My dear friend and close dharma brother, Nonin, just got the news that he has lung cancer. It’s a non-small cell adenocarcinoma, a more treatable form than other kinds. A few weeks ago some spots were found on x-rays when the experienced patient (he had colon surgery last year, almost died, and was in the hospital for a couple months) was having his gall bladder removed. Nonin is symptom free, feeling good, and determined to recover from this.
Nonin’s illness has evoked reflections on death this evening.
As Zen practitioners, we are trained to become death just as we become life. The Buddha said, “It is just the dharmas that combine to form this body. When it arises, it is simply the dharmas arising; when it ceases, it is simply the dharmas ceasing. When these dharmas arise, the bodhisattva does not state, ‘I arise’; when these dharmas cease, he does not state, ‘I cease’.”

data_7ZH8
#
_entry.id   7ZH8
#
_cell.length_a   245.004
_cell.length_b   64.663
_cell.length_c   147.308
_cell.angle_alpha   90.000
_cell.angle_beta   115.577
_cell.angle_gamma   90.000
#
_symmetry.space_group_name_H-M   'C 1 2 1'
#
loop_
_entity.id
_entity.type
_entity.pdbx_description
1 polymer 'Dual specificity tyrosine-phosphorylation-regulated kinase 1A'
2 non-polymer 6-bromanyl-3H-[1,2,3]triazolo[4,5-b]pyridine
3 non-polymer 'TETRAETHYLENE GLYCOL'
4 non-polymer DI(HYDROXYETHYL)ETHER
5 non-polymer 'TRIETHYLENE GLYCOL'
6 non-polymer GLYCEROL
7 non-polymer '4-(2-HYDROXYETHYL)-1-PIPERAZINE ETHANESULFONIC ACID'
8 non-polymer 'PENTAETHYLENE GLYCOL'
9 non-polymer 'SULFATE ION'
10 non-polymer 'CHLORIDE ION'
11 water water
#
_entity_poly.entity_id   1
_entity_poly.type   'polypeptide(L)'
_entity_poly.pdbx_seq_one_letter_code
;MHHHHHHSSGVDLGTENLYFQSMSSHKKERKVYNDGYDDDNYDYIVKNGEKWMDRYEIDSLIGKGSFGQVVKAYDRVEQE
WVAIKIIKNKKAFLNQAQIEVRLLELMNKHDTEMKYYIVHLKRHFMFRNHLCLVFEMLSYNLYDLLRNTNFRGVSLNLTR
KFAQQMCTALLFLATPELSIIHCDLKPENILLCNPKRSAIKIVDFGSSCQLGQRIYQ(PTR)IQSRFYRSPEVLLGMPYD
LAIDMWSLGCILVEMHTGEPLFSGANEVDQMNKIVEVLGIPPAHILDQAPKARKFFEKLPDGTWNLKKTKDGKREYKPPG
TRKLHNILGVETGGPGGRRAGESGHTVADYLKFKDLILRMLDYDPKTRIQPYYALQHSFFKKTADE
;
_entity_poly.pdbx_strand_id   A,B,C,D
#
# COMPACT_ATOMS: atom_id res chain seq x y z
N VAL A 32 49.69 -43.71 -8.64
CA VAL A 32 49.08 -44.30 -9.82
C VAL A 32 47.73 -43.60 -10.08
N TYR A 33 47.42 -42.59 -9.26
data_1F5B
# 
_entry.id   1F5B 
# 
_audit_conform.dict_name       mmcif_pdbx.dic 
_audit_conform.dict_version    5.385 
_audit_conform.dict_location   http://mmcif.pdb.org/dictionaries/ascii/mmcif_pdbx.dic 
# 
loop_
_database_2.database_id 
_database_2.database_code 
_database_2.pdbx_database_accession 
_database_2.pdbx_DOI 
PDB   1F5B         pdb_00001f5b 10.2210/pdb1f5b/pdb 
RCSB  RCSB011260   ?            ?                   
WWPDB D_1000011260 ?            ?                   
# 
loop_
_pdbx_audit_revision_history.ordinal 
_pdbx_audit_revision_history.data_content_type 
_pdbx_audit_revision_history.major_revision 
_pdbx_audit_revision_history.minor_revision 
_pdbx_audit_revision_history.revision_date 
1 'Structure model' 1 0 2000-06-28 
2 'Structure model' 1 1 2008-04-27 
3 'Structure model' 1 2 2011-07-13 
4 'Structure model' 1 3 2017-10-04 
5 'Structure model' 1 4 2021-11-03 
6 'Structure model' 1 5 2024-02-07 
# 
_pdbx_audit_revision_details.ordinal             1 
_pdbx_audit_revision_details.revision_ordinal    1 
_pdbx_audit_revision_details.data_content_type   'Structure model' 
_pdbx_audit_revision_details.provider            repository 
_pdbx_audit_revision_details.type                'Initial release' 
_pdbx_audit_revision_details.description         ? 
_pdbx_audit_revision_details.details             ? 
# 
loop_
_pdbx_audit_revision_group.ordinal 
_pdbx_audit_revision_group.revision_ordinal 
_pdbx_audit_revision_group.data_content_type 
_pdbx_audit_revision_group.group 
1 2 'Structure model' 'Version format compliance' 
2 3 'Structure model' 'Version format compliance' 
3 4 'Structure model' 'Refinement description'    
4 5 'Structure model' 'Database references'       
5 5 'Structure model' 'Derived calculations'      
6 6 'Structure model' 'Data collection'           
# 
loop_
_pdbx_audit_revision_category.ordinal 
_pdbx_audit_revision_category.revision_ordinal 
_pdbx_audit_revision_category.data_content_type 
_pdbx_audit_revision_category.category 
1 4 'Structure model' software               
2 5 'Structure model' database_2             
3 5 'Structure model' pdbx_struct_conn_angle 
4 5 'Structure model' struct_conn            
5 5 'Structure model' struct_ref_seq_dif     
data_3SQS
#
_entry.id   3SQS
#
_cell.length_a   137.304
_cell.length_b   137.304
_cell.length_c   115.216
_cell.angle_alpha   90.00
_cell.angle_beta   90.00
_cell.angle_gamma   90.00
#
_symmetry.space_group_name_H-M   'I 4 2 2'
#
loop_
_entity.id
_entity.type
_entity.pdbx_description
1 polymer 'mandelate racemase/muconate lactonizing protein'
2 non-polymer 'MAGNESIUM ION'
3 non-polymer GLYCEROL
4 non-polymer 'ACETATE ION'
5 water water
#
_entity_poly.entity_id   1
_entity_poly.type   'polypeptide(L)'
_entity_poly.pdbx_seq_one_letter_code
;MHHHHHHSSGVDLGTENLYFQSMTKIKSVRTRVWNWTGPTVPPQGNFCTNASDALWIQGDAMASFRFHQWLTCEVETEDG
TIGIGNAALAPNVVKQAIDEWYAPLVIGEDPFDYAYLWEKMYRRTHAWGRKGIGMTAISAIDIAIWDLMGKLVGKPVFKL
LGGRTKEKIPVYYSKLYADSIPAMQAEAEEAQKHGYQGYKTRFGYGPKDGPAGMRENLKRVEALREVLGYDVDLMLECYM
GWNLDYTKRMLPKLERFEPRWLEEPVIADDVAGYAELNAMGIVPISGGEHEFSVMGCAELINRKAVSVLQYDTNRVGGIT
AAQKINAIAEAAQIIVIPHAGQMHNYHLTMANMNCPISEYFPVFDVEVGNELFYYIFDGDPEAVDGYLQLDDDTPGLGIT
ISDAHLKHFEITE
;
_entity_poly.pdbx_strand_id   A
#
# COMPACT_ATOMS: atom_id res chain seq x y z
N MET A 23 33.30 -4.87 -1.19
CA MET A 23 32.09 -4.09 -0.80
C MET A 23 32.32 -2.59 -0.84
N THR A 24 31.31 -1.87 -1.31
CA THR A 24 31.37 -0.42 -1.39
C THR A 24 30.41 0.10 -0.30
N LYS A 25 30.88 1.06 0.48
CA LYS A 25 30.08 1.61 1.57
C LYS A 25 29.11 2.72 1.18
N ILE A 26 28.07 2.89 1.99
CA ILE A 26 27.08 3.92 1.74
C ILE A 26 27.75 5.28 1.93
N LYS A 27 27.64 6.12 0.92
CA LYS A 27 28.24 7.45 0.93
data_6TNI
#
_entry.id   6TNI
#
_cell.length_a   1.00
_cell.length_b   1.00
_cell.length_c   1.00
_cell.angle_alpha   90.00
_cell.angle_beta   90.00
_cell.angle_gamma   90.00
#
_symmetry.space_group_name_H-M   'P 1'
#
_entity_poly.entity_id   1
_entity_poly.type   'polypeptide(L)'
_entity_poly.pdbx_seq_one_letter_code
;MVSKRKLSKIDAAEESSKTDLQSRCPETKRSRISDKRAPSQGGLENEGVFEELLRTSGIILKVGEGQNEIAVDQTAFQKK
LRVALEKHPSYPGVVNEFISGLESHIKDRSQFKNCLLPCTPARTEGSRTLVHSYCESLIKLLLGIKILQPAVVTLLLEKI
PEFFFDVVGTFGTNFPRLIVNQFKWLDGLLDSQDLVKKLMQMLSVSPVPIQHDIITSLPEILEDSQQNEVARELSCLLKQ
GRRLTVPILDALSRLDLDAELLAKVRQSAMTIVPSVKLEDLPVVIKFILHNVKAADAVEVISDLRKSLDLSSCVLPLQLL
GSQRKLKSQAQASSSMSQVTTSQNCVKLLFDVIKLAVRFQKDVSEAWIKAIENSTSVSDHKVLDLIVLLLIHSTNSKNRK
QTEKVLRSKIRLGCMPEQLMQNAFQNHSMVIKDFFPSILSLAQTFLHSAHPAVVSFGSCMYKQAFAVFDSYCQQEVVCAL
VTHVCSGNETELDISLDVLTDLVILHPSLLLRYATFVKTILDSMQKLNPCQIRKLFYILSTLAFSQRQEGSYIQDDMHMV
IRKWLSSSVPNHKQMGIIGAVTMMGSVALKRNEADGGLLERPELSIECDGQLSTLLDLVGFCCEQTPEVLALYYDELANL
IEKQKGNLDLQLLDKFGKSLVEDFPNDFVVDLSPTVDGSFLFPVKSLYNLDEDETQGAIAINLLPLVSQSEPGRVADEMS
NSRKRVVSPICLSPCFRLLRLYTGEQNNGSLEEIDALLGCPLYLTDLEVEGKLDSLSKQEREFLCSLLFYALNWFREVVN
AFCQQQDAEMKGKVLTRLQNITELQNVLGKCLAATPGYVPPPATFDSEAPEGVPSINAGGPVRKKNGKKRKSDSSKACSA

I read this passage this morning while sipping coffee during a zazen break and it seemed so beautiful. I read it this evening after receiving the news of Nonin’s cancer and now it’s like holding ice in my hand.
I believe it was the poet Issa who wrote after his four-year old daughter died,
The world of dew is the world of dew.
And yet … and yet….
I remember too how Katagiri-roshi often talked about death. At least a dozen times he said, “No matter what you think about death, when the time comes and you have to die, no one knows what they will do. Even if you are a Zen master, if you are on an airplane that starts to crash, maybe you will scream like everyone else.”
And here we are togehter on Flight Birth and Death – and it is crashing. All the more reason to be tender and straight with everyone.